When you arrive in Lodwar, the capital of Turkana County, the contagious smiles, loud chatter, clean carpeted roads owned by vrooming boda boda motorcycles and motor vehicles can have you fooled to believe that it is a depiction of the life in the entire county.
Branch for a kilometre or two off the main highway and the tarmac terminates abruptly and we are henceforth painfully embraced by a rough sandy winding road that cuts through the penurious lifestyle of the rural folk of Turkana County and their sparsely spread huts, offering a sneak peek into the secrets of Kenya’s largest county.
The cradle of mankind we call it. The land that offers some of the most breathtaking sceneries and historic sites that attract many tourists and archeologists alike. However, beneath the beauty lies a pressing problem. Malnutrition. After a rough ride of close to 45km, we arrived at Kerio Ward in Turkana Central Constituency, the desperation captured in the screams from hungry children and murmurs from their resiliently patient mothers welcome us here.
I find a shed that acts as an outreach camp, and it is fully packed as tens of women and their young ones of varied ages wait for nutritional assistance, but most importantly medical attention from donor-funded NGOs in collaboration with community workers and groups.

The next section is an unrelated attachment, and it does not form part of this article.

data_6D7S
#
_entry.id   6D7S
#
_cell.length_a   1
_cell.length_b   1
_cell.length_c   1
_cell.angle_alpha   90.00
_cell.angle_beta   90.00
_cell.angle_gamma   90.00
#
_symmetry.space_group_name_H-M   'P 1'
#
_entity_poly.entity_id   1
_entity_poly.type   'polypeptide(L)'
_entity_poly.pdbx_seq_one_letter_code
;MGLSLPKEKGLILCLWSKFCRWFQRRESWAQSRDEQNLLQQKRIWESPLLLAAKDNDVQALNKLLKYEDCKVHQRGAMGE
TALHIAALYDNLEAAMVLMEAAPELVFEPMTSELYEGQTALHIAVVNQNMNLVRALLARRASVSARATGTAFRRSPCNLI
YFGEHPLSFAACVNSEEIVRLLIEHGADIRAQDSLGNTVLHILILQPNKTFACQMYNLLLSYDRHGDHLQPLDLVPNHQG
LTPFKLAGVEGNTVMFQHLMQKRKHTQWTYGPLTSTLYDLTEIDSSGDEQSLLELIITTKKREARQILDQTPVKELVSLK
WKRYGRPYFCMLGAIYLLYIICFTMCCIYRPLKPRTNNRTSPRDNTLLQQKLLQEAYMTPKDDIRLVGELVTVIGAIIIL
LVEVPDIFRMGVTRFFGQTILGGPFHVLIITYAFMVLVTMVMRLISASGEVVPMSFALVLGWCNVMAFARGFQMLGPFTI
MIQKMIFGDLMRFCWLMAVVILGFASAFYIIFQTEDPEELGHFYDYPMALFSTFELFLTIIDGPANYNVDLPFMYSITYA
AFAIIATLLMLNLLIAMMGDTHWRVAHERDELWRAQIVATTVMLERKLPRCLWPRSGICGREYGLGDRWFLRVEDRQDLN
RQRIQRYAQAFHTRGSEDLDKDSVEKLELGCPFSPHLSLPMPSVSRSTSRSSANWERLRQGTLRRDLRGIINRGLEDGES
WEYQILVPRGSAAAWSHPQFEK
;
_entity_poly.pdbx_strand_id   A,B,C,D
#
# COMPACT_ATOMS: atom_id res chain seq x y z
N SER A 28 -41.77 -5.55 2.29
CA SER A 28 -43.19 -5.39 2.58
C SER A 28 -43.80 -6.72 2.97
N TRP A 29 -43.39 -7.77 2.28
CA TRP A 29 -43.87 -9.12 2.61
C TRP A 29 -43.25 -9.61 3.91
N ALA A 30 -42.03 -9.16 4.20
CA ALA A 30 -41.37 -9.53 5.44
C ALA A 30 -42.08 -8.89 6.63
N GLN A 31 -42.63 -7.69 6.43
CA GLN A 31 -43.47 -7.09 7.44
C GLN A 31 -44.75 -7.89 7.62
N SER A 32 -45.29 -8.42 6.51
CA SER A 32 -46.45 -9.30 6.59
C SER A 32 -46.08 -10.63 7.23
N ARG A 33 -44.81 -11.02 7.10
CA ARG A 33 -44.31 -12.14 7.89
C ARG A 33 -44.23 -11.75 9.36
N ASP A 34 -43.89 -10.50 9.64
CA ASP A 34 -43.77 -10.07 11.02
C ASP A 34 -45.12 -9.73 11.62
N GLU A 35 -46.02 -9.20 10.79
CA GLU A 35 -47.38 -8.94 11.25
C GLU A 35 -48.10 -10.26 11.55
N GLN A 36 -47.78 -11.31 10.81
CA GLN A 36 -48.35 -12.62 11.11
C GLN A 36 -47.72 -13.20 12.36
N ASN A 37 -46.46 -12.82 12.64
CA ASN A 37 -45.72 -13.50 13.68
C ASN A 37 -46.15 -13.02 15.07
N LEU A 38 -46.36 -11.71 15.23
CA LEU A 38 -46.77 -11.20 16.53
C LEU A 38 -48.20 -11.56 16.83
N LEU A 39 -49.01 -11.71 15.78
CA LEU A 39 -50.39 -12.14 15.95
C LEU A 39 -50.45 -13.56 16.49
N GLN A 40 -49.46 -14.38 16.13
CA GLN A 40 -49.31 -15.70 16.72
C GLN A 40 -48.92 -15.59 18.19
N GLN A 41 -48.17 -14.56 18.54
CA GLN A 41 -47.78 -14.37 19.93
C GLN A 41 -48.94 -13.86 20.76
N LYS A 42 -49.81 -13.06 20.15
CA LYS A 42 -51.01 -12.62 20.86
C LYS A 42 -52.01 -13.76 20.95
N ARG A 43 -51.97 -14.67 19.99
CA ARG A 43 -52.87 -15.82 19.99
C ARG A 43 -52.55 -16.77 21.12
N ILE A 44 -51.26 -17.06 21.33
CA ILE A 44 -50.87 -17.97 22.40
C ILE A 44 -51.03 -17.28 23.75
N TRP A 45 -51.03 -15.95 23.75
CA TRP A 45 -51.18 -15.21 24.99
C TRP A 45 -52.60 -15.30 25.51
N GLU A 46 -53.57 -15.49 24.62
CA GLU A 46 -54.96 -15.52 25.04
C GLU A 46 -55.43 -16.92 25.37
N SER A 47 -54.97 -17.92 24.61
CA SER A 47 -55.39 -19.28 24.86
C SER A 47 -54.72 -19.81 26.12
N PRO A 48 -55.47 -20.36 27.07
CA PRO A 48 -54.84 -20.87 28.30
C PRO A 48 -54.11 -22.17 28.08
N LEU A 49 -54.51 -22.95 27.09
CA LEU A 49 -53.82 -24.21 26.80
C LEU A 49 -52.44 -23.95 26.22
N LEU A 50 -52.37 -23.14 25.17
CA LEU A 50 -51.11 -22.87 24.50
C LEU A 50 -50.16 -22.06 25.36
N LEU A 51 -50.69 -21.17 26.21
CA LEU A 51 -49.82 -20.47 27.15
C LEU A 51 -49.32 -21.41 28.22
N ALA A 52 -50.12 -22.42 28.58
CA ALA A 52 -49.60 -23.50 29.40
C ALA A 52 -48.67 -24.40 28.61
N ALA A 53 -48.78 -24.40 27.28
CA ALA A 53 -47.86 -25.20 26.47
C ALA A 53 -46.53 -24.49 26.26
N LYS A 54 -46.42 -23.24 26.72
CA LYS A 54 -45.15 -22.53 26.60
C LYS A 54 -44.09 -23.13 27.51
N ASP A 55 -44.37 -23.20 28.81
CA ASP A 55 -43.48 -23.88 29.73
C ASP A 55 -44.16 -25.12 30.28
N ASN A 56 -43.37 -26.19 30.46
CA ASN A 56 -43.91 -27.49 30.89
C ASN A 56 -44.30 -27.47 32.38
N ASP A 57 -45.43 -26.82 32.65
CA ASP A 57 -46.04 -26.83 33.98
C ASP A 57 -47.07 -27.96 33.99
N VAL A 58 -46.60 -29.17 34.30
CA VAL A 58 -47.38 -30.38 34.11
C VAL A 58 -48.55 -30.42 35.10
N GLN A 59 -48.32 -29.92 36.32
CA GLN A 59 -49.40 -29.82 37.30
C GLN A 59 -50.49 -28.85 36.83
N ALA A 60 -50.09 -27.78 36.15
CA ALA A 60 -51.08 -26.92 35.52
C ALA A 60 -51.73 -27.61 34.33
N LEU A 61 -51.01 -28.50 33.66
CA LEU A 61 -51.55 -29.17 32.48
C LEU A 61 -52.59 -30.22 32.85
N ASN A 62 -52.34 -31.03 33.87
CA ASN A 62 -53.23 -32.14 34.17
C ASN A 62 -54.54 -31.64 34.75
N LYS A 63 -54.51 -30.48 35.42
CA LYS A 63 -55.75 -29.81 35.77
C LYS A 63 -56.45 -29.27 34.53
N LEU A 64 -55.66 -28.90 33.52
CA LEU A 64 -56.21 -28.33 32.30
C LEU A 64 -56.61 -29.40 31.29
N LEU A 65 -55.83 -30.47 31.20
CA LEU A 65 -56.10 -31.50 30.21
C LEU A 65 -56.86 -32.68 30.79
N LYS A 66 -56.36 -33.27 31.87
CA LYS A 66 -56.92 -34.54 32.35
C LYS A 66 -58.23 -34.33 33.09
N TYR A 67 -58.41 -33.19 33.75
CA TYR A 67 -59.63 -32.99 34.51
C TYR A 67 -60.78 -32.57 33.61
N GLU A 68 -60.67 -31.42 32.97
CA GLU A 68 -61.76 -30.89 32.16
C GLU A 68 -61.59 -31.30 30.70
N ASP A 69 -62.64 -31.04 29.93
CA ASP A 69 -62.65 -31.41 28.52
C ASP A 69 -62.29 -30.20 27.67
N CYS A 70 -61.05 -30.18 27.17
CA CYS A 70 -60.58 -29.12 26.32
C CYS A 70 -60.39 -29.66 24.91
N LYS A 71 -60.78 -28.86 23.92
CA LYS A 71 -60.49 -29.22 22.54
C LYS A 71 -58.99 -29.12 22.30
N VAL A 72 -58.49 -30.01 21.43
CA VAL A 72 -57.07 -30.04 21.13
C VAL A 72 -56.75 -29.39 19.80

The women, including those who are pregnant and others lactating, have trekked in the scorching sun from the nearby villages, mostly on empty stomachs, and they sit on the sandy ground and wait patiently for their turn to be called to bring their babies for nutritional, medical and other essential checks before the best interventions are prescribed.
Many have not had any meal for hours, some even days, and their stares pierce through the cartons stacked nearby containing pellets of the Ready To Use Therapeutic Food (RUTF) donations, which are given to the mothers and their children during the outreach.
The situation is dire, even with the outreach programme spearheaded by Save The Children, Turkana County government and other local and foreign organisations amid concerns over the planned scaling down of such efforts due to financial constraints caused by reduced donor support, leaving the lives of many women and children who rely on such critical initiatives in limbo.
Among those who have come for the outreach is Sarah Namwar Eregae, a mother of three children aged eight, three and two, who are all beneficiaries of the essential programme by Save the Children and they receive nutritional commodities and monitoring of their vitals.
Sitting down moments later with Eregae and her children in her hut made from sticks tied firmly together, the 31-year-old tells me that her larger family of nine members used to rely on basketry to eke a living but during such long periods of drought and hunger they are forced to rely fully on the outreach programmes to overcome the emergent nutritional challenges, especially for her children.
“The outreach helps my family a lot because due to this drought most of the children in Kerio village became severely malnourished, including my own. My children receive nutritional commodities every two weeks and they are able to eat for those few days,” she tells me.